Fiji's LEDS sets out long-term emission reductions and defines sustainable and resilient economy-wide mitigations pathways until 2050. It also addresses: sector-specific targets and measures; social, economic and environmental dimensions; education, capacity building and awareness raising; and a framework for monitoring and evaluating the LEDS. It is also among of the world's first LEDS to address the Blue Carbon Sector and the island country's mangrove ecosystems.

    The LEDS also details Fiji's objective of reaching net-zero carbon emissions by 2050 across all economic sectors, and details the following potential low emission scenarios:

  • a Business-as-Usual (BAU) Unconditional Scenario that would be implemented and financed without reliance on external or international financing;
  • A BAU Conditional Scenario conditional on external or international financing to implement mitigation actions;
  • a High-Ambition Scenario that projects ambitions beyond those already specified, and achieves significant emission reductions by 2050 compared with the BAU scenarios; and
  • a Very High Ambition Scenario that projects ambitions well beyond those already specified, and in which most sectors achieve net-zero or negative emissions by 2050.

    Fiji aims to reach net-zero carbon emissions by 2050 across all economic sectors without threatening the country's long-term development objectives. (Source: UNFCCC. Feb., 2019) Contact: UNFCCC, [Fiji LEDS 2018-2050, UN Climate Change, +49 228 815 1000, secretariat@unfccc.int, www.unfccc.int

    More Low-Carbon Energy News UNFCCC,  Fifi,  Carbon Emissions,  Blue Carbon,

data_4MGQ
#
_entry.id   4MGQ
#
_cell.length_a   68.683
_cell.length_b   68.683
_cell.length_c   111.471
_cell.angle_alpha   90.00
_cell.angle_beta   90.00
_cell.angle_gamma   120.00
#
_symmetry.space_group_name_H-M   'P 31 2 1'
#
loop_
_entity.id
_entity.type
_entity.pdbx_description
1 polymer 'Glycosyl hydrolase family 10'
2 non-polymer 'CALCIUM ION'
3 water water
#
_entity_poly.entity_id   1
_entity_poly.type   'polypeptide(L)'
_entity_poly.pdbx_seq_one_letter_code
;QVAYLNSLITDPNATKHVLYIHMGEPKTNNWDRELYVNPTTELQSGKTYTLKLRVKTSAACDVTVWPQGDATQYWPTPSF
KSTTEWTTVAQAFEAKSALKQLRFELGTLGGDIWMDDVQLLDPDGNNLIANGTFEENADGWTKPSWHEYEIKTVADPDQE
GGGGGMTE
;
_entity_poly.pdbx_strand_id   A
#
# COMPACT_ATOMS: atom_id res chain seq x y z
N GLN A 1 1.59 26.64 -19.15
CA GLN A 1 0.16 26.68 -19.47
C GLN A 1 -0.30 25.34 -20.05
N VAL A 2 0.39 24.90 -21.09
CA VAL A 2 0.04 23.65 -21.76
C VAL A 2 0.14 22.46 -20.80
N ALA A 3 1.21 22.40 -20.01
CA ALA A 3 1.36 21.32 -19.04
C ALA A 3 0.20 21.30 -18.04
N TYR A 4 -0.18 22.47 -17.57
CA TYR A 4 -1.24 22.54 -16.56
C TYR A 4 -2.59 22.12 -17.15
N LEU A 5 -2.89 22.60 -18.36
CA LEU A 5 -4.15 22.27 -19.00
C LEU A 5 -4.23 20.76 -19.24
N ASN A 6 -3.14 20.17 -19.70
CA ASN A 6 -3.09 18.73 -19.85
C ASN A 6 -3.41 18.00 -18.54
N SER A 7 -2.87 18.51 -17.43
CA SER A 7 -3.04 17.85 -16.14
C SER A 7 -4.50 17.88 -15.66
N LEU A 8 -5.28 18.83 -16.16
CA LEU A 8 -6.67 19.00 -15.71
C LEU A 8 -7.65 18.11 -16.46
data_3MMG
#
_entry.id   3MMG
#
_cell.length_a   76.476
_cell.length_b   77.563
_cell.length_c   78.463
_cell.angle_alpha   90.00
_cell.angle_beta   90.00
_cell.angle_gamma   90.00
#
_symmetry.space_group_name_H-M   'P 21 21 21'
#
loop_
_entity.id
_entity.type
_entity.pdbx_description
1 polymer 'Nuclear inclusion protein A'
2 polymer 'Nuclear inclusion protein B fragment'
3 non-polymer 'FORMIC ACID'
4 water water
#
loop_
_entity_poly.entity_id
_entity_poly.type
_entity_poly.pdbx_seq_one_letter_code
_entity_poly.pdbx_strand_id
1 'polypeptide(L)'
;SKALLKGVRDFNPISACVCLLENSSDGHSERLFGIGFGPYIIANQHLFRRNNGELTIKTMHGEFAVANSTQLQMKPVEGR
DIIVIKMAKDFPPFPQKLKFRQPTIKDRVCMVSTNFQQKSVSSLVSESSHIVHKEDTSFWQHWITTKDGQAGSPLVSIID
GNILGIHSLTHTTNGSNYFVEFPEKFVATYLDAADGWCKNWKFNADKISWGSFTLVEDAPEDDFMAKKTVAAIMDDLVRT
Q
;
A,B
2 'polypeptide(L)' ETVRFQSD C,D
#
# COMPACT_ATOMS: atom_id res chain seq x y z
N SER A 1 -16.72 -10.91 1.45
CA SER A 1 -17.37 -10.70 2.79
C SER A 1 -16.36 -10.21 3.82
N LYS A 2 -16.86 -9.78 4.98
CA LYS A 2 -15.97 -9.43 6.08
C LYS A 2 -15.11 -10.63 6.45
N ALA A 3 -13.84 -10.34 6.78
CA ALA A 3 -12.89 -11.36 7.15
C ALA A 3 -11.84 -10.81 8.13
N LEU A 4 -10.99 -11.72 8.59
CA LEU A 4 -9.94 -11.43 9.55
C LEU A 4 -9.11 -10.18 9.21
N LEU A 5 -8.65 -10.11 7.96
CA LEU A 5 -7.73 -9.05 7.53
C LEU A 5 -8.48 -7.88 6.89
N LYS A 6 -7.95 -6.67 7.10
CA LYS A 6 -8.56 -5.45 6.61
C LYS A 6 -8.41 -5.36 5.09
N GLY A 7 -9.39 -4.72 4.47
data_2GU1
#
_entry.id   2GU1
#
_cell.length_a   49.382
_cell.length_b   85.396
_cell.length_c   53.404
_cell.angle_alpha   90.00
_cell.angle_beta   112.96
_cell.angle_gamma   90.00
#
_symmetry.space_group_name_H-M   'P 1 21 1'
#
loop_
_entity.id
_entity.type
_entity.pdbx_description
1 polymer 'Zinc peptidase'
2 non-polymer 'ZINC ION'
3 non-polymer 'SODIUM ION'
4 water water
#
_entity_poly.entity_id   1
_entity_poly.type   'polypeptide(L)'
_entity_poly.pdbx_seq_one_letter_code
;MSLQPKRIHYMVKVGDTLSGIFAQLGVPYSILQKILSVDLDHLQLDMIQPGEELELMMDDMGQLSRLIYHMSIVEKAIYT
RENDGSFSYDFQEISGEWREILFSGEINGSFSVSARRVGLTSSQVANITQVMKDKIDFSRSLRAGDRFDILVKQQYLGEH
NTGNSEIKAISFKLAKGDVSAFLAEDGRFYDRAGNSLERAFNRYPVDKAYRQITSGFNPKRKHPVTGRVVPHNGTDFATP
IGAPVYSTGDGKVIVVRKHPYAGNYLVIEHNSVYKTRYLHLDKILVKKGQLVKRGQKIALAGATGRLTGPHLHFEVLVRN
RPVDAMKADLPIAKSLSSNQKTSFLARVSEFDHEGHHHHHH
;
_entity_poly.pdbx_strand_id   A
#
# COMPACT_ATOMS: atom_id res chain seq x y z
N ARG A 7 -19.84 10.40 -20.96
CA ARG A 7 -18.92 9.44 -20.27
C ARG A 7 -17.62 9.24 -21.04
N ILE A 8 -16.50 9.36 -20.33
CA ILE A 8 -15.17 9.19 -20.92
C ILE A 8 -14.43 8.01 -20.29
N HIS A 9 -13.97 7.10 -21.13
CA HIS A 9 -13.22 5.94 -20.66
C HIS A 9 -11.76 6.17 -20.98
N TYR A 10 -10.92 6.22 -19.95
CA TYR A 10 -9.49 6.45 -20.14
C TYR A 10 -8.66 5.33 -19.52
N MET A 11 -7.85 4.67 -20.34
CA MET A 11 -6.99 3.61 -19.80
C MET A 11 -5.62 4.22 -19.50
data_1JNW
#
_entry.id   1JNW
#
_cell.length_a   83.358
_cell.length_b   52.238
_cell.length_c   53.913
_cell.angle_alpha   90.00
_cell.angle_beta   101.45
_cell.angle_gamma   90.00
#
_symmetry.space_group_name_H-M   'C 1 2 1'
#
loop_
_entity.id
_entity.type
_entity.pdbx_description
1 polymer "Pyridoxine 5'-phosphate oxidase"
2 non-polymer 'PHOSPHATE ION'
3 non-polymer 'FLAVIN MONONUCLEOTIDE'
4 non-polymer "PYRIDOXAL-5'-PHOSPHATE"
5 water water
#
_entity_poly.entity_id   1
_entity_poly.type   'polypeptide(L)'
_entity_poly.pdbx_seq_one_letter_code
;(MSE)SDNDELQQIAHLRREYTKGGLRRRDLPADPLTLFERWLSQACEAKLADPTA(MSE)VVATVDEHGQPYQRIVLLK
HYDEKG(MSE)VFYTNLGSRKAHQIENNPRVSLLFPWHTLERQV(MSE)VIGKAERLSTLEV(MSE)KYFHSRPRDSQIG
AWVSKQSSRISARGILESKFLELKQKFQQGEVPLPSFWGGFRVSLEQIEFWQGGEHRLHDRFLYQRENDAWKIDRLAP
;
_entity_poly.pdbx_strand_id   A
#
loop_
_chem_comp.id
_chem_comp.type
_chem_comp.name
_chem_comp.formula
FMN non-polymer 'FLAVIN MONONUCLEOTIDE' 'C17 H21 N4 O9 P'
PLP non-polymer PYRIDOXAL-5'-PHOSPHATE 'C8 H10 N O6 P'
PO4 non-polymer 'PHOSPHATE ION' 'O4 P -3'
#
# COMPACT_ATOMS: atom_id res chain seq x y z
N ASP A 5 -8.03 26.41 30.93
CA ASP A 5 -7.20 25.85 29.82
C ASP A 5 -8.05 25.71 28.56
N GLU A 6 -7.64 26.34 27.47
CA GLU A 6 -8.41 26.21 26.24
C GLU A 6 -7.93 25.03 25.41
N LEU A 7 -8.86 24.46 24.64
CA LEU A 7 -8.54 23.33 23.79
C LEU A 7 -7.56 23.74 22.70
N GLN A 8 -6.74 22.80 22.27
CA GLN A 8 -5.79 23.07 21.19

• Blue Carbon Research Forum Launched in Scotland (Int'l Report)
    Blue Carbon
    Date: 2018-11-05
    Holyrood is reporting the Scottish Government and a group of Scottish universities have established the Blue Carbon Forum to measure the ability of Scotland's marine environment to store carbon dioxide.

    The programme is being developed by Marine Scotland in partnership with Scottish Natural Heritage, St Andrew's University, Glasgow University, Heriot-Watt University, Napier University, and the Scottish Association for Marine Science.

    Scotland Environment Secretary Roseanna Cunningham said: "The potential role of our marine environment in tackling the greenhouse gas problem is enormous, with recent research by the University of St Andrews estimating that more carbon is captured and stored in sea lochs alone than in our terrestrial environment, such as forests and peatlands. Scottish Natural Heritage has estimated that the amount of carbon stored within Scotland's Marine Protected Areas is the equivalent of four years of Scotland's total greenhouse emissions," the Environment Secretary added.